James M. Nederlander Theatre
24 W. Randolph Street,
41 people favorited this theater
Broadway In Chicago (Official)
Operated by: Nederlander Organization
Firms: Rapp & Rapp
Functions: Stage Shows
Previous Names: Oriental Theatre, Ford Center for the Performing Arts Oriental Theatre
News About This Theater
- Feb 17, 2011 — Two of Chicago's movie palaces open for Saturday tours
- Oct 8, 2009 — Chicago theatres featured on public tv
- Nov 13, 2007 — Live Nation selling Chicago theaters
- Feb 12, 2004 — See a Movie in Chicago's Inspiring Central Park Theatre
- Dec 31, 2003 — Iroquois Theatre Disaster Remembered
- Dec 5, 2003 — Information Sought by Paper on Iroquois Fire for Disaster's Centennial
Opened May 8, 1926 on the site of the tragic Iroquois (later the Colonial) Theatre, and seating over 3,200, this was Balaban & Katz' first new Loop movie palace since the opening of the Chicago Theatre in 1921. Opening day at the Oriental Theatre included popular bandleader Paul Ash (who moved to the Oriental Theatre from B & K’s McVickers Theatre) presenting two musical reviews “Insultin' the Sultan” and “Harem-Scarem”. Harry Langdon in “Tramp, Tramp, Tramp” was the first movie to appear on the screen. Originally, ushers and other B & K employees wore costumes inspired by the “Arabian Nights”. The Oriental Theatre was equipped with a Wurlitzer 4 manual 20 Ranks theatre organ.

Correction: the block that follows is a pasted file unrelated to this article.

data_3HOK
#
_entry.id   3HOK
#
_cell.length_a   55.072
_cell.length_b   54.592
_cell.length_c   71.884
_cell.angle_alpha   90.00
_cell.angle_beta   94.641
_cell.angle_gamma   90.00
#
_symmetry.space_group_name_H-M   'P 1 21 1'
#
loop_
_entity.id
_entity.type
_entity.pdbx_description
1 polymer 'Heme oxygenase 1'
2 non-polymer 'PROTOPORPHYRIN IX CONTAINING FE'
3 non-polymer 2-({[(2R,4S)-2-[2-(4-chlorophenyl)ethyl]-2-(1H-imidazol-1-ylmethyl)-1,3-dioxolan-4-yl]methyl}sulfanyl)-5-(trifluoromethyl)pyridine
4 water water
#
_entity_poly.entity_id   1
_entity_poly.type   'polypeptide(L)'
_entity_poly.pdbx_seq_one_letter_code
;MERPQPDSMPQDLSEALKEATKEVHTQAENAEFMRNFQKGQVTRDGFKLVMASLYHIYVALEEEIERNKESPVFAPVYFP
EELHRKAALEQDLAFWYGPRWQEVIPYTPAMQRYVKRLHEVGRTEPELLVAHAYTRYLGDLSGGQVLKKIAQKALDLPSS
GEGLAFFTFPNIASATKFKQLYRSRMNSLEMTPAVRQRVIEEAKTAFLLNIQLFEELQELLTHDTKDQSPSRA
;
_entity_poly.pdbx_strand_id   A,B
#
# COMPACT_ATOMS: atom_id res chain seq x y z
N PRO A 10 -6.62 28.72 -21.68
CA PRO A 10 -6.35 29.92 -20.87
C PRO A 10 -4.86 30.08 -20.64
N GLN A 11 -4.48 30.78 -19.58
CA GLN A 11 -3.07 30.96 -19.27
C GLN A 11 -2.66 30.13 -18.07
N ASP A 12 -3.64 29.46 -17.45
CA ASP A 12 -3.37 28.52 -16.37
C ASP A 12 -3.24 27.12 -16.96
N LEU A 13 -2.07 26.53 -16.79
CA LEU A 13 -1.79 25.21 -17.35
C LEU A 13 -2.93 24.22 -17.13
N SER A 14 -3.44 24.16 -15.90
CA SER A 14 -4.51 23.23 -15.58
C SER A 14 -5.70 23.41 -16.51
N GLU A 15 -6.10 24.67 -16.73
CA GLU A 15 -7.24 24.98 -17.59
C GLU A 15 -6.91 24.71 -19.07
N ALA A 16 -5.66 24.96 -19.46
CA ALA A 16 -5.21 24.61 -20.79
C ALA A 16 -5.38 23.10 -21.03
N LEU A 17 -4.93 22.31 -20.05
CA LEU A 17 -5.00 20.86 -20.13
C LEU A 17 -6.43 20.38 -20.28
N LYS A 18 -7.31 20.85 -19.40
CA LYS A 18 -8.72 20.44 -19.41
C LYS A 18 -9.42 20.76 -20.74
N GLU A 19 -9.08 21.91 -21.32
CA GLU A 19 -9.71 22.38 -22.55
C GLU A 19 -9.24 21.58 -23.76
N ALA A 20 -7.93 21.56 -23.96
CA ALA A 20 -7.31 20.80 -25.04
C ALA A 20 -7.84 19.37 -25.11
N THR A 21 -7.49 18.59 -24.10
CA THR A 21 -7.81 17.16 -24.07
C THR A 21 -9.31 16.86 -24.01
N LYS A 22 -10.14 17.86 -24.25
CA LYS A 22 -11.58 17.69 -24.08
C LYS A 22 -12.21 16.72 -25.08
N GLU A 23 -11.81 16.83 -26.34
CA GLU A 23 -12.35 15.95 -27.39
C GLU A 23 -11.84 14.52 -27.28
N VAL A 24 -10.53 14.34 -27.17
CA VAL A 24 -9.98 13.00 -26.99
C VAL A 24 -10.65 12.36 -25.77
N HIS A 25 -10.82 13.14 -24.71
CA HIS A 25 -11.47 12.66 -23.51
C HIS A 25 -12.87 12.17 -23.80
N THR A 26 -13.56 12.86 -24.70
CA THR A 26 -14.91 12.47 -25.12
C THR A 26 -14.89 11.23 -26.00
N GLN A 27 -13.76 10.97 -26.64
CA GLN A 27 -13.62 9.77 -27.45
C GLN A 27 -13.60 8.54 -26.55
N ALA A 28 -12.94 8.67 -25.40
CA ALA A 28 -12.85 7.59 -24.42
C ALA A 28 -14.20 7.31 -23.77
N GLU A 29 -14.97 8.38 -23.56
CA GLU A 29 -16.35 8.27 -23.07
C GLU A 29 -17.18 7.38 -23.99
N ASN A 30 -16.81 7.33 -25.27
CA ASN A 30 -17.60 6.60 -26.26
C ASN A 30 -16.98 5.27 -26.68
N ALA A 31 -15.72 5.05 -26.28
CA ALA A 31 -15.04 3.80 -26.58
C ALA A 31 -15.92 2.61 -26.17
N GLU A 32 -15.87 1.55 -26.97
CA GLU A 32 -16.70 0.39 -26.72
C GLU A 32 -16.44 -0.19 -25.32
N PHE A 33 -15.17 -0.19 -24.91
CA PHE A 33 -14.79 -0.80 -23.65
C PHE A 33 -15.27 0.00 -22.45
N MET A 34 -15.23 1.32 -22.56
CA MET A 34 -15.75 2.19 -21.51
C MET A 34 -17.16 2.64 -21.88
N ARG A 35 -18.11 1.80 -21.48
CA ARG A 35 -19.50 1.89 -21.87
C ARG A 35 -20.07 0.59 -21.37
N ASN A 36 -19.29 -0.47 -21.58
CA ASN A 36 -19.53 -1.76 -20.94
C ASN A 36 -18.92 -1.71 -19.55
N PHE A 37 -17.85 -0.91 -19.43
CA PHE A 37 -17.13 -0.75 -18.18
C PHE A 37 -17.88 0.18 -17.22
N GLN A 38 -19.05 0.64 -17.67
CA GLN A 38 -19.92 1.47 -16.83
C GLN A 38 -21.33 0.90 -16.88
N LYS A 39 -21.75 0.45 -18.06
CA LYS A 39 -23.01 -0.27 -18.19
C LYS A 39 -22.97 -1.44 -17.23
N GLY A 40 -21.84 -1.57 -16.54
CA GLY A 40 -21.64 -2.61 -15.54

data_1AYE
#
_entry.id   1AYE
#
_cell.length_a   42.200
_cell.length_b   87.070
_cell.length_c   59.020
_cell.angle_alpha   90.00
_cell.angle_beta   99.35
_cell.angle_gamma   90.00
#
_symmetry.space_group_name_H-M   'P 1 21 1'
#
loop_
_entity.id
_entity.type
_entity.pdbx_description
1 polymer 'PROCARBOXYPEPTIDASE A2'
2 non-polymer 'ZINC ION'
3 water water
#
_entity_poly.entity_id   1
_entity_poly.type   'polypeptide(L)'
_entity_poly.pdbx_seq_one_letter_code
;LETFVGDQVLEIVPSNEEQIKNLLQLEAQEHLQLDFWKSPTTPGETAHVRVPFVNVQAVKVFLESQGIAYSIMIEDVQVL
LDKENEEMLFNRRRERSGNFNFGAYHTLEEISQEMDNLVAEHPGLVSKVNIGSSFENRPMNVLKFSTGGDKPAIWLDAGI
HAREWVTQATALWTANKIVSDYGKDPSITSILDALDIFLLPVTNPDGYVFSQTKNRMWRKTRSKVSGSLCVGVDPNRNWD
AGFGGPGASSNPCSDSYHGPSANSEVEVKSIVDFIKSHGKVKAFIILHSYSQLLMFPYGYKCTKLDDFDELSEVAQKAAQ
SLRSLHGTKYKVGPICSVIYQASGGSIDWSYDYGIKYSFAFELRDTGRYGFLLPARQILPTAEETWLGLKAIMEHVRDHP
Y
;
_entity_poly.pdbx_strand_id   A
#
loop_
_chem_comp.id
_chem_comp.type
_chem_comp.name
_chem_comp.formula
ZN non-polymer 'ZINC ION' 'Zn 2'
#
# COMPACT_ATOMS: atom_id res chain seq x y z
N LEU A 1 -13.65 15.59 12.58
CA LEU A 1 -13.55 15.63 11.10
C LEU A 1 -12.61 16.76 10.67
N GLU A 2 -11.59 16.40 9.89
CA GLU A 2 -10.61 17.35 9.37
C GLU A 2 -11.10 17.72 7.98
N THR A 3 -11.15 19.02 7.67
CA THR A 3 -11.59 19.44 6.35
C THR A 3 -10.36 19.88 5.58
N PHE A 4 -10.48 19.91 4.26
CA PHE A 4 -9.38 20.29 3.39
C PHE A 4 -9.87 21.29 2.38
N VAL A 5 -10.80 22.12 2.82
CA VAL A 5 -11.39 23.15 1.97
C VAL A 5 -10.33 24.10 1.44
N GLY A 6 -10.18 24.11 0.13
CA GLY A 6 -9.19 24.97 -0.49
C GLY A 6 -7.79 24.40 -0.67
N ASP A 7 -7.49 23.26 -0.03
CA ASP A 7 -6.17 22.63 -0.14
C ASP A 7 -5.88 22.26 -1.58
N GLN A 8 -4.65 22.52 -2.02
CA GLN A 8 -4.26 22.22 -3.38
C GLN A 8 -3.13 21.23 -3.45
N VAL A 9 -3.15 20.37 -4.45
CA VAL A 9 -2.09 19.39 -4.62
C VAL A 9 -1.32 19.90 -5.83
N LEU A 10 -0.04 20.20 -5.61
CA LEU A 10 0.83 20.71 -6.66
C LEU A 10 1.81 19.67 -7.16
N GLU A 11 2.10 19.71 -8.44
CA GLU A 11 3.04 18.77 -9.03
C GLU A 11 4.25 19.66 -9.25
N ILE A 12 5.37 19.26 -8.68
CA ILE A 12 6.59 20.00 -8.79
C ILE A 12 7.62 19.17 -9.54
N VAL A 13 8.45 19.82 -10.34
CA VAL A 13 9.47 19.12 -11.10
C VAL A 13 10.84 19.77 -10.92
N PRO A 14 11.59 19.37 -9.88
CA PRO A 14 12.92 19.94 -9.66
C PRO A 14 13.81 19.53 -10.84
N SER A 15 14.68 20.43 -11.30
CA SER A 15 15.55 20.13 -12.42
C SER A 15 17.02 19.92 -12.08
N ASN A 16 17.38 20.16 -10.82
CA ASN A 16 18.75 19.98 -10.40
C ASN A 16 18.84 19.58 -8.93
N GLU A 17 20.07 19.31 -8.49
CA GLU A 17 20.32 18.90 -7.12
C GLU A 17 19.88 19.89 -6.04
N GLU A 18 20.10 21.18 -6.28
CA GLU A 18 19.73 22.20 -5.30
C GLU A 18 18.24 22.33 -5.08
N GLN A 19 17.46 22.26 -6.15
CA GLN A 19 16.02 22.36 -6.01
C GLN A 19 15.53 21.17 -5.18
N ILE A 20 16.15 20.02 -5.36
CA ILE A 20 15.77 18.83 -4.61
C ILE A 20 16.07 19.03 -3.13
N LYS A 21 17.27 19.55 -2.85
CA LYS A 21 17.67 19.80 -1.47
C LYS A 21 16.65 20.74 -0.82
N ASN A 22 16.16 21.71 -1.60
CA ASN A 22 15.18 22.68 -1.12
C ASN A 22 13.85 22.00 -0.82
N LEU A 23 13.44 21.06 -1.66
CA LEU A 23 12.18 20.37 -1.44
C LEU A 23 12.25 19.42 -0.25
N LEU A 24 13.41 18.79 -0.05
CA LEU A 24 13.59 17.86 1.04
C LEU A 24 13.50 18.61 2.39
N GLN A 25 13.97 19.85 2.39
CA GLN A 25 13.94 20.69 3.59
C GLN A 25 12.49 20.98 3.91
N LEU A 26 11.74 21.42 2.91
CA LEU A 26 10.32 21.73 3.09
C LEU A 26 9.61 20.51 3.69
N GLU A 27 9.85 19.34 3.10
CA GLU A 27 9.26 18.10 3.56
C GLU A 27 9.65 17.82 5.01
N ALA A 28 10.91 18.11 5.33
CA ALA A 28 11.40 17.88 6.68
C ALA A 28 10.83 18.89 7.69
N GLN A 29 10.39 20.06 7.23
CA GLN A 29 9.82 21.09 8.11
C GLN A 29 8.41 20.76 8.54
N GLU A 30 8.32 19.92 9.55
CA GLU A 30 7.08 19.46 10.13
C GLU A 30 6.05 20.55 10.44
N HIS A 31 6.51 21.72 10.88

The Oriental Theatre, which stands on W. Randolph Street between N. State Street and N. Dearborn Street, was for many years, in addition to live stage shows and movies, also one of Chicago’s premier destinations for live jazz performances by many of the greats of the era, including frequent performer Duke Ellington.
The Oriental Theatre thrived through the 1960’s, but by the late-1970’s, however, the Loop was no longer the entertainment destination of earlier decades, and the Oriental Theatre, like many of the other movie palaces downtown, was reduced to B-grade action and kung-fu films attended for the most part by young people. It was closed on January 4, 1981 (having last been run by the Kohlberg Theatres chain), the Loop and the theatre’s fortunes had fallen into disarray. For several years, an electronics store operated in the lobby space of the Oriental Theatre while the remainder of the theatre was disued.
Shuttered for over 15 years, the Oriental Theatre was magnificently restored to its original exotic and over-the-top Indian-Indochinese style appearance in 1996 and reopened in 1998 as the Ford Center for the Performing Arts Oriental Theatre. The theatre is now host to live Broadway stage productions. On February 12, 2019 the theatre will be renamed James M. Nederlander Theatre.
The Oriental Theatre was added to the National Register of Historic Places in 1978.
Just login to your account and subscribe to this theater.